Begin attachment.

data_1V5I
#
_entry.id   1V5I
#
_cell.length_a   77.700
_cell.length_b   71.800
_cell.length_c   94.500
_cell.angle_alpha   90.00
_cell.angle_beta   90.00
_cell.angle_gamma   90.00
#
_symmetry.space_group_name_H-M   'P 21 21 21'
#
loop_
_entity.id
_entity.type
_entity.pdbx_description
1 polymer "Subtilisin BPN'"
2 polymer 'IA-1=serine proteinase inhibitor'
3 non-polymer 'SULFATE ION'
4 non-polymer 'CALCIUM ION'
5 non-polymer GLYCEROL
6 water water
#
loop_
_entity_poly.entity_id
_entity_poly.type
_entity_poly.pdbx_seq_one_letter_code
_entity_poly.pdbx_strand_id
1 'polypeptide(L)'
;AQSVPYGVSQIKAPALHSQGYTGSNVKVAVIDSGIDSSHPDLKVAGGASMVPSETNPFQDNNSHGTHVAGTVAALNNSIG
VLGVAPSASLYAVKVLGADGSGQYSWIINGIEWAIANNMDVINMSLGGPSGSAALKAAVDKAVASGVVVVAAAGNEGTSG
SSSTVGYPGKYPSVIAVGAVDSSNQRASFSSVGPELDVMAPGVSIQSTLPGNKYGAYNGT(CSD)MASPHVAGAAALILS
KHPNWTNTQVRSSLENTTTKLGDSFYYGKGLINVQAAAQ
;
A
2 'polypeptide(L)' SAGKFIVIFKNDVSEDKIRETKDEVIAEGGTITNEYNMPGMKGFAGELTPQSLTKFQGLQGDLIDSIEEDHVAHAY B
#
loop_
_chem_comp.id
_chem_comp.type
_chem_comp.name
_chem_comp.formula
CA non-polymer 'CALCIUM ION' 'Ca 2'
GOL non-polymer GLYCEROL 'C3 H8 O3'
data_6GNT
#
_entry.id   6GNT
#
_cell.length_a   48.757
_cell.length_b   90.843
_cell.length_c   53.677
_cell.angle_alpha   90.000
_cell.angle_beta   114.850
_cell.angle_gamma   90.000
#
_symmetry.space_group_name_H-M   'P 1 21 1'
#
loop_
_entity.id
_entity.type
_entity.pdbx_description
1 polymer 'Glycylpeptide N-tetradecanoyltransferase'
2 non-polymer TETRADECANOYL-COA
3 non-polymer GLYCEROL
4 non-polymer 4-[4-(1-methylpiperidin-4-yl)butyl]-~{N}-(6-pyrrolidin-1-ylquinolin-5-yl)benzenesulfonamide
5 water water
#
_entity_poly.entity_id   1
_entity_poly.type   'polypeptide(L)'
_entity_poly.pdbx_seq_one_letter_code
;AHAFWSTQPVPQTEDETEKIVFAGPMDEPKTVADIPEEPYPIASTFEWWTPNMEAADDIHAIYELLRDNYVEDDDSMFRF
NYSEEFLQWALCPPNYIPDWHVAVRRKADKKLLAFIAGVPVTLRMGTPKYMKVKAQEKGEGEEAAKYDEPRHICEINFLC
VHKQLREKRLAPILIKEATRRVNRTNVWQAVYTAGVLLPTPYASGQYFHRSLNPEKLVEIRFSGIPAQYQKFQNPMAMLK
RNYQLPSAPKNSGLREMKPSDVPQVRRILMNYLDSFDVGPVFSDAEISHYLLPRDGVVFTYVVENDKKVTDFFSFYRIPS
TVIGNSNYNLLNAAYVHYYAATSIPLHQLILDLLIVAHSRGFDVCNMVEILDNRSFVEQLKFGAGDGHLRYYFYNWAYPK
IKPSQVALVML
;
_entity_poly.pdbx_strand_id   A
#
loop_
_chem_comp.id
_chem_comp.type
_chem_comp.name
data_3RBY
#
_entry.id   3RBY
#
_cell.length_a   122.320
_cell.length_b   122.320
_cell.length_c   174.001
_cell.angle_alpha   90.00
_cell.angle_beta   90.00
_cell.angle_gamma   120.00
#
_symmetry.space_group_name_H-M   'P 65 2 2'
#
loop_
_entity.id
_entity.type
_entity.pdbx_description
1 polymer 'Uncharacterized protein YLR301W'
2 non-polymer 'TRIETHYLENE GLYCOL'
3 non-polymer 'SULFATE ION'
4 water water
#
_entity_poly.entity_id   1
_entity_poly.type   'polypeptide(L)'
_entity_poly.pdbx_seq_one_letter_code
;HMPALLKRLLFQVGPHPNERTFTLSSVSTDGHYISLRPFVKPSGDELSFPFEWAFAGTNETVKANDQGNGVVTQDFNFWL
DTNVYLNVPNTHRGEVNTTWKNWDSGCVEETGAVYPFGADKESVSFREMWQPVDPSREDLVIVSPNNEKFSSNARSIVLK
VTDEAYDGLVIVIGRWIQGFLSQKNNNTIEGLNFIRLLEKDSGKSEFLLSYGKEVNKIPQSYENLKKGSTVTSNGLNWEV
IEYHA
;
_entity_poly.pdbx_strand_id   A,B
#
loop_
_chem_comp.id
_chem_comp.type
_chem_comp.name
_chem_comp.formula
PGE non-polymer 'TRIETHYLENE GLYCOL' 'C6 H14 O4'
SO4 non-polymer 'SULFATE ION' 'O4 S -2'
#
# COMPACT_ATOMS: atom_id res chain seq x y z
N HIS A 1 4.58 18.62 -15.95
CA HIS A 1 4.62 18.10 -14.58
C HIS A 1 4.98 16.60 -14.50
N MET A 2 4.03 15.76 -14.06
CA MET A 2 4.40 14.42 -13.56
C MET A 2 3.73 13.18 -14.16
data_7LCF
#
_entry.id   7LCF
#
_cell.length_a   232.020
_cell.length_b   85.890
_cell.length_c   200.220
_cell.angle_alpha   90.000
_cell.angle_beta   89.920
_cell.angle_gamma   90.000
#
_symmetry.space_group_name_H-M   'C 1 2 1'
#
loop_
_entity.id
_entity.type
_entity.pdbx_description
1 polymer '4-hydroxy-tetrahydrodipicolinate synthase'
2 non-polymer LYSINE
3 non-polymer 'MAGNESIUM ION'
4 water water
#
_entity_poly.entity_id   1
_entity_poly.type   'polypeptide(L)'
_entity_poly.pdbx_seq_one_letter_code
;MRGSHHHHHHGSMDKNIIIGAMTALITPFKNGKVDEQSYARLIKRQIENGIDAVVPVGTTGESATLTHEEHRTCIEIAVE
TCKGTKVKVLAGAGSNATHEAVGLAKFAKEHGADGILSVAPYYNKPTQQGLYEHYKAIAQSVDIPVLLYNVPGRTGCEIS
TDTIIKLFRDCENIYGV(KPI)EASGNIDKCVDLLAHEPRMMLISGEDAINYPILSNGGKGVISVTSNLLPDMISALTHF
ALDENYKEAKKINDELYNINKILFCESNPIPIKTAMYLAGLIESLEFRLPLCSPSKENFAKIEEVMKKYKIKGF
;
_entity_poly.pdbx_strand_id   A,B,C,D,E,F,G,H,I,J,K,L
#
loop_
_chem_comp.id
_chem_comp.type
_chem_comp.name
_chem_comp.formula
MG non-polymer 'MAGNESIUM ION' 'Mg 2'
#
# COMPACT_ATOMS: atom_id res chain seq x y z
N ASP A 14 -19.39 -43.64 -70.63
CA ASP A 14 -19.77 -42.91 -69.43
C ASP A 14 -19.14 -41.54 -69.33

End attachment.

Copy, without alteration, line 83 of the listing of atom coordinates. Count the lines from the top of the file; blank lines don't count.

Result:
_chem_comp.type